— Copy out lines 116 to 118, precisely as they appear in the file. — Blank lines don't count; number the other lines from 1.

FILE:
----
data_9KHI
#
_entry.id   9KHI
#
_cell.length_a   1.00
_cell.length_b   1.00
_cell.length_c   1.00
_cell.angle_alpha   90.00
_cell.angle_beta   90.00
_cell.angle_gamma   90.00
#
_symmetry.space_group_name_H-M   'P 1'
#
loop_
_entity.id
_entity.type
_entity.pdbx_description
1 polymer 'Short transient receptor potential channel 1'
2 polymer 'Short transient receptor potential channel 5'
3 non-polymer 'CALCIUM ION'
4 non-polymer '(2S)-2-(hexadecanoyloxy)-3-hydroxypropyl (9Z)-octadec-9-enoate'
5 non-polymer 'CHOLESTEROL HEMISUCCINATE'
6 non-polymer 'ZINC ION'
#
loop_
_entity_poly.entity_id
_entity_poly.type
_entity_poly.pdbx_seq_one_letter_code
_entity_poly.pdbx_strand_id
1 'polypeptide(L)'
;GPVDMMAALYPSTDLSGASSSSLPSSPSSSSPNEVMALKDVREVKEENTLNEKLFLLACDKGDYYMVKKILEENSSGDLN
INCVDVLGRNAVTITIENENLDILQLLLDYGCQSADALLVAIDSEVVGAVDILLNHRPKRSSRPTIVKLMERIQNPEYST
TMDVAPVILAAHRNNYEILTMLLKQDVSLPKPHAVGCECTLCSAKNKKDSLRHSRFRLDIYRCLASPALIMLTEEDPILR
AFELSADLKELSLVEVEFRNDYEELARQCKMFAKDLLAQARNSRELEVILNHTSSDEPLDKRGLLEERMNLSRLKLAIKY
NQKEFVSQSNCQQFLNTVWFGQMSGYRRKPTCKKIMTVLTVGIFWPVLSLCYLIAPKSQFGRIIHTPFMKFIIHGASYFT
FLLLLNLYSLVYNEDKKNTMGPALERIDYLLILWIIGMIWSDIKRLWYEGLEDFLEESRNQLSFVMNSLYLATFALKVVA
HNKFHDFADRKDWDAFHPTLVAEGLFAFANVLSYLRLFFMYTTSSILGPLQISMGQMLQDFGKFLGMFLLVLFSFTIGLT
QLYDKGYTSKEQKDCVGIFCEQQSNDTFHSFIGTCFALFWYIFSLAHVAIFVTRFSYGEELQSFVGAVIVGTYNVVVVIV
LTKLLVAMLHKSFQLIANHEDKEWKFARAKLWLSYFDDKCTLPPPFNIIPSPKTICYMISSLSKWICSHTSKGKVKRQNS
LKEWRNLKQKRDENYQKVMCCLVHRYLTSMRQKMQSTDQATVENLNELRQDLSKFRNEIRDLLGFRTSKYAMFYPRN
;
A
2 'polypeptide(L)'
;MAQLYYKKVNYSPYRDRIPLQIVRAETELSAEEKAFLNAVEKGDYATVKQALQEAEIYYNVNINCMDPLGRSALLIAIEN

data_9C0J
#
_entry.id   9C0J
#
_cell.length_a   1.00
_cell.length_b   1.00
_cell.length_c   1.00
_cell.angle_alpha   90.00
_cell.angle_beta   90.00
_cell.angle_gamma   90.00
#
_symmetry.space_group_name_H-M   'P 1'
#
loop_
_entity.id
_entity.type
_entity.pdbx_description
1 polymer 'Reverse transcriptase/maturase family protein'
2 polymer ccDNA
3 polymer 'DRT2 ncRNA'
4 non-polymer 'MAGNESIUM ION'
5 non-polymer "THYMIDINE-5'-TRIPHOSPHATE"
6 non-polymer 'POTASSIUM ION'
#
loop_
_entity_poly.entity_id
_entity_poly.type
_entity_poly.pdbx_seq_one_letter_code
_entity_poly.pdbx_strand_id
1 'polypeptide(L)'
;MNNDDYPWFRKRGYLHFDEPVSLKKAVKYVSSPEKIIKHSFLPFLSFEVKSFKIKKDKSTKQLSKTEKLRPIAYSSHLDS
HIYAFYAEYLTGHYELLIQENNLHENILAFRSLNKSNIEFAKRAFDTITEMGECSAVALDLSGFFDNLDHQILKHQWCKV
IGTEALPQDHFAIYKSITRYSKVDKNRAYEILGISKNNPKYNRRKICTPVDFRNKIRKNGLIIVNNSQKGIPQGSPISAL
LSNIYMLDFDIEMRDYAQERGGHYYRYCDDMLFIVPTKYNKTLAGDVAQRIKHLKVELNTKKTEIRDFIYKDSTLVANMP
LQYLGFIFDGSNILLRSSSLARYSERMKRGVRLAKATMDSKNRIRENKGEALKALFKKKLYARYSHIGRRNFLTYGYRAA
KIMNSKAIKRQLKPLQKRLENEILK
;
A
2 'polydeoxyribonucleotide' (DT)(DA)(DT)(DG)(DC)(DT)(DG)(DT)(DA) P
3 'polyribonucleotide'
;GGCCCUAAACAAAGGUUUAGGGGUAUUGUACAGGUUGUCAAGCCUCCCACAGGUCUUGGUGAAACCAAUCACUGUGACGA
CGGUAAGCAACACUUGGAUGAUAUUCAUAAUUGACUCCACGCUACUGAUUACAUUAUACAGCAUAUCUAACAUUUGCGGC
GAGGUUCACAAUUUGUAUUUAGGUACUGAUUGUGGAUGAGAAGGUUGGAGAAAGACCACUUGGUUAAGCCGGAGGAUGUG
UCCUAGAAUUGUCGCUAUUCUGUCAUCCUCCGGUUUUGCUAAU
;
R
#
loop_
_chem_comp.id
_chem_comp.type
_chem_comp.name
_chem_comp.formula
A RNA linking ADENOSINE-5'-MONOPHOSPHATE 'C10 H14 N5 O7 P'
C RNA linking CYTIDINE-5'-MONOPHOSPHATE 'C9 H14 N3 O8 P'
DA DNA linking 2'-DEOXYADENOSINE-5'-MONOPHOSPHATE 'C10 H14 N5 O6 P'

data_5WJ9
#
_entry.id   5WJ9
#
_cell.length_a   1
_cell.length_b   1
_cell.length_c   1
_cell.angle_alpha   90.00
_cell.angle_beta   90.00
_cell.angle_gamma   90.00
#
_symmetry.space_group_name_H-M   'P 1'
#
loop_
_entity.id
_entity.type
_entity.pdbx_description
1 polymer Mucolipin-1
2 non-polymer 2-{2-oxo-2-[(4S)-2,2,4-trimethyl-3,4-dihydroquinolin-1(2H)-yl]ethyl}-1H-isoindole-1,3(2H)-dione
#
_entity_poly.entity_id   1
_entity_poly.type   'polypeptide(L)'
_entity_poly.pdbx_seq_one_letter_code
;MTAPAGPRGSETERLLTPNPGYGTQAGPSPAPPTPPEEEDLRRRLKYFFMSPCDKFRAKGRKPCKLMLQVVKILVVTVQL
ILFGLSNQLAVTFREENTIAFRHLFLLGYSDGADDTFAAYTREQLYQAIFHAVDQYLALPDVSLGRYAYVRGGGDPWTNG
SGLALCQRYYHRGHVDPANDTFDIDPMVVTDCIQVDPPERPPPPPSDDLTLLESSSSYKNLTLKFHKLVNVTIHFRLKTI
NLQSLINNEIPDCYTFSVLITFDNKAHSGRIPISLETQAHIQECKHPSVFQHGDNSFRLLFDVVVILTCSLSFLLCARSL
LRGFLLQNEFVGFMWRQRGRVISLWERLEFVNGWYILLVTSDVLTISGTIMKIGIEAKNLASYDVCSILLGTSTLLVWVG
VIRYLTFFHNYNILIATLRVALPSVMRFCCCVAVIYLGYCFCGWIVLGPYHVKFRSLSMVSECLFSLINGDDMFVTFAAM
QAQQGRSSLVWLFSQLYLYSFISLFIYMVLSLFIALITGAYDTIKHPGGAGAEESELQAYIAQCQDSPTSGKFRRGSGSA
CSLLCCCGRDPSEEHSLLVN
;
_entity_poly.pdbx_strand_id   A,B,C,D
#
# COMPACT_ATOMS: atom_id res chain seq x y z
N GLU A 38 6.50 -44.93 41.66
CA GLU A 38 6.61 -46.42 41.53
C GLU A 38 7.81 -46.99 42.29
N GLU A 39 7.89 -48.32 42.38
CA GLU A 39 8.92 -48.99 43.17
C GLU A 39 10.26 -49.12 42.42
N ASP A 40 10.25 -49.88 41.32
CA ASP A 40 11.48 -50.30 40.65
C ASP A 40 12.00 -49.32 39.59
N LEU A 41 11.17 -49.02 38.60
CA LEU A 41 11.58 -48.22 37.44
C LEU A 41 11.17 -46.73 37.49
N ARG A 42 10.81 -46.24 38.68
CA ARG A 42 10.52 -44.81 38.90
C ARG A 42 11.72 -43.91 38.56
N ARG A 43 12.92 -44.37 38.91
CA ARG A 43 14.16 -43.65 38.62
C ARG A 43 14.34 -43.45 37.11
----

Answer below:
_entity.pdbx_description
1 polymer Mucolipin-1
2 non-polymer 2-{2-oxo-2-[(4S)-2,2,4-trimethyl-3,4-dihydroquinolin-1(2H)-yl]ethyl}-1H-isoindole-1,3(2H)-dione